Monday, August 8, 2016

Milonga is NOT a Fast Tango.

No, Milonga is NOT a Fast Tango.

 It is true that most milongas average faster than most Tangos. It is also true that we can use some similar step combinations in both dances. But Tango and Milonga are not variations of the same dance - they are different dances, with different music, and they are danced with different techniques. 

The first difference is in posture and connection - milonga is danced closer, and somewhat tighter. While we do not crush our partner to our chest, there is a less flexible connection in milonga,which is necessary to convey the lead of the faster steps and rhythm changes. Often the man places his hand lower on the woman's back to better transmit the rapid weight changes. Another way to say it is that in Tango the emphasis is on conversation - in Milonga the emphasis is on unification because there is no time for conversation.

 The second difference - in milonga we dance ON the beat. In Tango we dance THROUGH the beats. We use a different technique when stepping on rather than through the beat. In Milonga, we go to the foot. In Tango we travel across the foot. Milonga thus has a much more staccato look to it. In tango the foot glides across the floor in an extension. In milonga we dance much more from foot to foot. In Tango we smoothly pass the axis to the front of our foot - in milonga the axis goes more from split weight to split weight.

 The third difference - Milonga is a 2 beat dance, while Tango is a 4 beat dance. In Tango our basic rhythm steps on every other beat. In milonga we step on every beat. We will frequently put two steps on one beat in milonga - 1&2, step-step-step, but almost never one step on two beats - 1-3, step and step. Thus steps that require 2 beats to perform - ochos for example, which use one beat for the step and one for the pivot -.are not milonga steps, unless you do them without the pivot, and step on every beat.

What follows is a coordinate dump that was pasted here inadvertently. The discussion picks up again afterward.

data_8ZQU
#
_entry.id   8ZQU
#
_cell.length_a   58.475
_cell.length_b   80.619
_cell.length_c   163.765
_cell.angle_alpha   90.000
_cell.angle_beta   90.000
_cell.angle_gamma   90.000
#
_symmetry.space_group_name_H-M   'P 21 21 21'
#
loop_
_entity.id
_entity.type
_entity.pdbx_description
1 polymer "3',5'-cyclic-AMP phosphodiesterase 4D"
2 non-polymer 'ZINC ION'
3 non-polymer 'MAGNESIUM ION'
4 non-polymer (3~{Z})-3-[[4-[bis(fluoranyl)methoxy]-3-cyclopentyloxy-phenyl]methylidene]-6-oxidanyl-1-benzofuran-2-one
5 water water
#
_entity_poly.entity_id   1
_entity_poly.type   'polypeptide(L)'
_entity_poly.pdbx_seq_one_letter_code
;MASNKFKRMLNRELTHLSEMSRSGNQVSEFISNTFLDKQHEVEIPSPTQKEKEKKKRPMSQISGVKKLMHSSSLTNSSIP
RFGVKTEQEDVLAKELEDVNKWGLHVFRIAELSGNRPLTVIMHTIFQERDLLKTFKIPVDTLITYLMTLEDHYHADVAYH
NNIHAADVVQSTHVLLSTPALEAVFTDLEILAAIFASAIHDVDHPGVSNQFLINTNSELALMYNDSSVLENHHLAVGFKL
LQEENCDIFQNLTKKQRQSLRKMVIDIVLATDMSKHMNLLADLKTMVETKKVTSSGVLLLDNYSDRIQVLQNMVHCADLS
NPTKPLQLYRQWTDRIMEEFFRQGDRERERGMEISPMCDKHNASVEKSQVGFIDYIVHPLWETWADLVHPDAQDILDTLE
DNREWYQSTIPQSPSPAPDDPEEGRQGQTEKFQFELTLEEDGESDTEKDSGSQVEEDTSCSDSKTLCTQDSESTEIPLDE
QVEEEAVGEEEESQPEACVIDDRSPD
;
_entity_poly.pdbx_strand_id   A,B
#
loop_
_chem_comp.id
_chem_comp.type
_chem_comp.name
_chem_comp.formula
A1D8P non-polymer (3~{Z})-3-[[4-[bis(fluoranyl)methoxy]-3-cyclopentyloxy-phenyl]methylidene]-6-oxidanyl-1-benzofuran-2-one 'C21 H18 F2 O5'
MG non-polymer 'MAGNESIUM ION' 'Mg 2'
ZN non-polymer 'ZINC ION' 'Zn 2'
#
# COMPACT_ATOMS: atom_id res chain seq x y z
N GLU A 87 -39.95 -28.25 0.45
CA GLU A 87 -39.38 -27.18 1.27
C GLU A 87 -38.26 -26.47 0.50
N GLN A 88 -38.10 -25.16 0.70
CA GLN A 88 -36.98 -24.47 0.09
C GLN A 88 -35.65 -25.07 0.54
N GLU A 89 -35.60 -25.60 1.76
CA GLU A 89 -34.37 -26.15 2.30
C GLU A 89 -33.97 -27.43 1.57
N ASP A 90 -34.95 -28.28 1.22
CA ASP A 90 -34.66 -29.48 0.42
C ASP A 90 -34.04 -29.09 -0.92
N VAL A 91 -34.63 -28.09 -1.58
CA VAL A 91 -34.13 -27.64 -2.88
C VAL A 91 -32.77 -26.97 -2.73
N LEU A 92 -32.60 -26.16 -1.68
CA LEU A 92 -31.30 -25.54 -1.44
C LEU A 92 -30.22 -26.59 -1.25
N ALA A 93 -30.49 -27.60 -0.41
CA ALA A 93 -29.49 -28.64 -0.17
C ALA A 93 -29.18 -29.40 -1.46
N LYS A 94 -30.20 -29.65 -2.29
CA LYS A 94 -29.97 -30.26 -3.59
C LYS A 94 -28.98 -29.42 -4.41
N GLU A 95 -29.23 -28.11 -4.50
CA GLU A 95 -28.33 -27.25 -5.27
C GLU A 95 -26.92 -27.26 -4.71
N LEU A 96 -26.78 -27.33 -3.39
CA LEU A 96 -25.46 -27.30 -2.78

So in milonga we generally step on every beat. This creates a somewhat different model for the follower:
- In Tango, the follower assumes she will not step without some sign from the leader that she is to step.
 - In Milonga, the follower assumes she is going to step on the beat -every beat - unless the leader specifically indicates that she is not to step.

 Finally, in Milonga there is a more dramatic use of the upper body. The contra body, the strut of the shoulders, are not only part of the milonga style, but also part of the lead, giving the follower cues as to where the leader wishes her to step. If you want to dance to milonga music, take a good milonga class.and expect to take as much time learning to dance milonga as you would take to learn any other new dance.

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